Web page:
hogwash. SQL, or rather the RM which it purports to implement, is embarrassingly parallel; these are set operations which care not a fig for order. the folks who write SQL engines, OTOH, are still stuck in C land. with SSD seq processing so much faster than HDD, app developers are reverting to 60s tape processing methods. good for them.
  • bobhumplick - Tuesday, July 30, 2019 - link

    so cpus will become more gpu like and gpus will become more cpu like. you got your avx in my cuda core. no, you got your cuda core in my avx......mmmmmm
  • bobhumplick - Tuesday, July 30, 2019 - link

    intel need to get those gpus out quick
  • Amiba Gelos - Tuesday, July 30, 2019 - link

    LSTM in 2019?
    At least try GRU or transformer instead.
    LSTM is notorious for its non-parallelizablity, skewing the result toward cpu.
  • Rudde - Tuesday, July 30, 2019 - link

    I believe that's why they benchmarked LSTM. They benchmarked gpu stronghold CNNs to show great gpu performance and benchmarked LSTM to show great cpu performance.
  • Amiba Gelos - Tuesday, July 30, 2019 - link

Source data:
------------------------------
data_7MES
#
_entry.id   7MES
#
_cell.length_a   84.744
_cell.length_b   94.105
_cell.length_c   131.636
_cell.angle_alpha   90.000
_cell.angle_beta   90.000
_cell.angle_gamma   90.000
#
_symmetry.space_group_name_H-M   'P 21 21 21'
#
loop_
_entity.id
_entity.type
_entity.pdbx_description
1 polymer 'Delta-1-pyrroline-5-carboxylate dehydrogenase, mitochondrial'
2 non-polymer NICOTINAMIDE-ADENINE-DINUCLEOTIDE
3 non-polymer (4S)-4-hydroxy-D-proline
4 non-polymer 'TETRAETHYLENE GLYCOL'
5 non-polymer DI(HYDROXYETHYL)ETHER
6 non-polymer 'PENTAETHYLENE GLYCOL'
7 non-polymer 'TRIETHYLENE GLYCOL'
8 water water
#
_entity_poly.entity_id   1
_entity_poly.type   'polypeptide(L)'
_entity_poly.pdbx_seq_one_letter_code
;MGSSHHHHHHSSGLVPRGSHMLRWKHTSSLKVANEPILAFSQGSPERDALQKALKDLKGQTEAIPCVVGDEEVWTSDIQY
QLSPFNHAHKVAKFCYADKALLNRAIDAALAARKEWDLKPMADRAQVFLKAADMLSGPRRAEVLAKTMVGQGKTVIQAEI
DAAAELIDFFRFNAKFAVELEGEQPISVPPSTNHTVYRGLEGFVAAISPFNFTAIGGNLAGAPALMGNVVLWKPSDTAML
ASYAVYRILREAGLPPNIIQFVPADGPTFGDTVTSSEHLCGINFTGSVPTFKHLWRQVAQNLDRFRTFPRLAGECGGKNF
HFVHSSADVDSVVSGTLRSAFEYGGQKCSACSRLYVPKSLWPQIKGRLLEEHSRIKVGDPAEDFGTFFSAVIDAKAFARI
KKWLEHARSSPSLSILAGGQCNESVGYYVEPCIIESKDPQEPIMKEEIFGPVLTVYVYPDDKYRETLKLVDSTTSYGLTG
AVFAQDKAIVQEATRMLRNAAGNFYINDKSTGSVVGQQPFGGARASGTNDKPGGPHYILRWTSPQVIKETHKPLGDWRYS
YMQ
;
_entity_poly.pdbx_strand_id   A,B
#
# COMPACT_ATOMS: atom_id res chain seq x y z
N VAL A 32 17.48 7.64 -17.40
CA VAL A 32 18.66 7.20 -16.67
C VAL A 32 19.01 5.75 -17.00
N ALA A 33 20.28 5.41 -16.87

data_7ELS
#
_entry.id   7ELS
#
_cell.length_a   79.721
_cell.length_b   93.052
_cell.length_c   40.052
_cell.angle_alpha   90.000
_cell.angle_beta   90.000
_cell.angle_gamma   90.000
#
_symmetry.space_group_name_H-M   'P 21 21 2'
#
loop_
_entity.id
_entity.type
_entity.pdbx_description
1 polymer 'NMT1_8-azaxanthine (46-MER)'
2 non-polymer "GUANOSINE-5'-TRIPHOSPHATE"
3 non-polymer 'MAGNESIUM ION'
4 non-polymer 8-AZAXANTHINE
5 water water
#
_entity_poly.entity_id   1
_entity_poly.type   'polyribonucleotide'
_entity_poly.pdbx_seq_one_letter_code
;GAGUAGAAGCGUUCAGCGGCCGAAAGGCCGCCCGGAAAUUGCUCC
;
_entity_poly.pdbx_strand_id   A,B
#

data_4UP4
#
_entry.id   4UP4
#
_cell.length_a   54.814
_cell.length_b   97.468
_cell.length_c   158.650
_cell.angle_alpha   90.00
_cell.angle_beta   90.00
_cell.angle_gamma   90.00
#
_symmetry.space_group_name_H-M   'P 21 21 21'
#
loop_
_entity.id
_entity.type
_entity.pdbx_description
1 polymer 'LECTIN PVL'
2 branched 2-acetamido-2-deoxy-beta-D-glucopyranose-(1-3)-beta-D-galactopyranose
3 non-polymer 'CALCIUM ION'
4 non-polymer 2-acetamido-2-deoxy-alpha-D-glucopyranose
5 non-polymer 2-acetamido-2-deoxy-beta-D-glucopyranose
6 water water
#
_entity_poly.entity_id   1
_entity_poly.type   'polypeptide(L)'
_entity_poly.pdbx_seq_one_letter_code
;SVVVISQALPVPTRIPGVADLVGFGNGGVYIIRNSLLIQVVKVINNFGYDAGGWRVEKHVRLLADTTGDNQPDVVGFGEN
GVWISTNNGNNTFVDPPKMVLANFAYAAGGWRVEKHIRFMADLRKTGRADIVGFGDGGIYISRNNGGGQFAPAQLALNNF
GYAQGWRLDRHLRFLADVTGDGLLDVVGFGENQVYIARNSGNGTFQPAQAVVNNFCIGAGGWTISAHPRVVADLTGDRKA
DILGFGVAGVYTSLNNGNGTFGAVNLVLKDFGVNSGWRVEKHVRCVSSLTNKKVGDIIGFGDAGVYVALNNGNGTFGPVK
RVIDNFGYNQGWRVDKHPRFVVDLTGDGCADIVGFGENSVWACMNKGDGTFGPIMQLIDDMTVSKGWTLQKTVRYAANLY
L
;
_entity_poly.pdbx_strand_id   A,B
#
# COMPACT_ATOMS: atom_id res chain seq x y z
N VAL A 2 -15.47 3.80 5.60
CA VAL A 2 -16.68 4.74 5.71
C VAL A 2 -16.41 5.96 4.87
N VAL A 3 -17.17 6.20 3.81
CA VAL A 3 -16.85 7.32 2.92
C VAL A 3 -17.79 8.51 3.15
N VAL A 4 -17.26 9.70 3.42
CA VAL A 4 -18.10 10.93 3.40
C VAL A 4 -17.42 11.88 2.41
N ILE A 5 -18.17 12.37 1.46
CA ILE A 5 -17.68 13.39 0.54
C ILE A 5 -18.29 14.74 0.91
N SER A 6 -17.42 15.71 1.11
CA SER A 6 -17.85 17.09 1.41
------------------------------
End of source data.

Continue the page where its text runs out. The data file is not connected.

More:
Recommendation pipeline already demonstrates the necessity of good cpus for ML.
    Imho benching LSTM to showcase cpu perf is misleading. It is slow, performing equally or worse than alts, and got replaced by transformer and cnn in NMT and NLP.
    Heck why not wavenet? That's real world app.
    I bet cpu would perform even "better" lol.
  • facetimeforpcappp - Tuesday, July 30, 2019 - link

    A welcome will show up on their screen which they have to acknowledge to make a call.
    So there you go; Mac to PC, PC to iPhone, iPad to PC or PC to iPod, the alternatives are various, you need to pick one that suits your needs. Facetime has magnificent video calling quality than other best video calling applications.